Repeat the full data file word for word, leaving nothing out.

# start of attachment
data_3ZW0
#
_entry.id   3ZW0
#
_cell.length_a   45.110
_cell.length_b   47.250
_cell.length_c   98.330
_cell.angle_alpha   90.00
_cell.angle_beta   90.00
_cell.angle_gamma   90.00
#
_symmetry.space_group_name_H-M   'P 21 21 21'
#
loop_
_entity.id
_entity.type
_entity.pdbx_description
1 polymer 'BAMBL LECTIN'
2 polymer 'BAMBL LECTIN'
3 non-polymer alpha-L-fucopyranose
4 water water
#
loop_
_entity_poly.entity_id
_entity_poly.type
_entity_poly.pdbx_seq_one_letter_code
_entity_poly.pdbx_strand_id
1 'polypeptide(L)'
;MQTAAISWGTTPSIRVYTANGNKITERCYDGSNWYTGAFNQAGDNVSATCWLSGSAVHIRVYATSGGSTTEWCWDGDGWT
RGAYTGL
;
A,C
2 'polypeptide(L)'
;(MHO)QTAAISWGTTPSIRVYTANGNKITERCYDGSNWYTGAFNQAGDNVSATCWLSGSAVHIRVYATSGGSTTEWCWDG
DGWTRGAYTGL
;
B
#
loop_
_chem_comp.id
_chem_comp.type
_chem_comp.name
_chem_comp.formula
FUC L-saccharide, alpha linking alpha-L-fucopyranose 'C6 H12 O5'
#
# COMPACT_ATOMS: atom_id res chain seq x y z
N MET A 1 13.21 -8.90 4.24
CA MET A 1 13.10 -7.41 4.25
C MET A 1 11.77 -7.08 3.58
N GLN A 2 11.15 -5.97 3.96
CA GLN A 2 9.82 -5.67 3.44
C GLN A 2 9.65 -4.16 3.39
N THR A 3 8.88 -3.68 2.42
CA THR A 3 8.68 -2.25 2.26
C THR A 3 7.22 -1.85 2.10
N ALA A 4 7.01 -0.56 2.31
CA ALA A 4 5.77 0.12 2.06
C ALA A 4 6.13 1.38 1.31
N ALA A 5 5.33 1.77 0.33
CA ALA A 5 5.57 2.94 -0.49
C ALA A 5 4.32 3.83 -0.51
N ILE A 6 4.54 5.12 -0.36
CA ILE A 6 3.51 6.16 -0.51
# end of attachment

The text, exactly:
data_3ZW0
#
_entry.id   3ZW0
#
_cell.length_a   45.110
_cell.length_b   47.250
_cell.length_c   98.330
_cell.angle_alpha   90.00
_cell.angle_beta   90.00
_cell.angle_gamma   90.00
#
_symmetry.space_group_name_H-M   'P 21 21 21'
#
loop_
_entity.id
_entity.type
_entity.pdbx_description
1 polymer 'BAMBL LECTIN'
2 polymer 'BAMBL LECTIN'
3 non-polymer alpha-L-fucopyranose
4 water water
#
loop_
_entity_poly.entity_id
_entity_poly.type
_entity_poly.pdbx_seq_one_letter_code
_entity_poly.pdbx_strand_id
1 'polypeptide(L)'
;MQTAAISWGTTPSIRVYTANGNKITERCYDGSNWYTGAFNQAGDNVSATCWLSGSAVHIRVYATSGGSTTEWCWDGDGWT
RGAYTGL
;
A,C
2 'polypeptide(L)'
;(MHO)QTAAISWGTTPSIRVYTANGNKITERCYDGSNWYTGAFNQAGDNVSATCWLSGSAVHIRVYATSGGSTTEWCWDG
DGWTRGAYTGL
;
B
#
loop_
_chem_comp.id
_chem_comp.type
_chem_comp.name
_chem_comp.formula
FUC L-saccharide, alpha linking alpha-L-fucopyranose 'C6 H12 O5'
#
# COMPACT_ATOMS: atom_id res chain seq x y z
N MET A 1 13.21 -8.90 4.24
CA MET A 1 13.10 -7.41 4.25
C MET A 1 11.77 -7.08 3.58
N GLN A 2 11.15 -5.97 3.96
CA GLN A 2 9.82 -5.67 3.44
C GLN A 2 9.65 -4.16 3.39
N THR A 3 8.88 -3.68 2.42
CA THR A 3 8.68 -2.25 2.26
C THR A 3 7.22 -1.85 2.10
N ALA A 4 7.01 -0.56 2.31
CA ALA A 4 5.77 0.12 2.06
C ALA A 4 6.13 1.38 1.31
N ALA A 5 5.33 1.77 0.33
CA ALA A 5 5.57 2.94 -0.49
C ALA A 5 4.32 3.83 -0.51
N ILE A 6 4.54 5.12 -0.36
CA ILE A 6 3.51 6.16 -0.51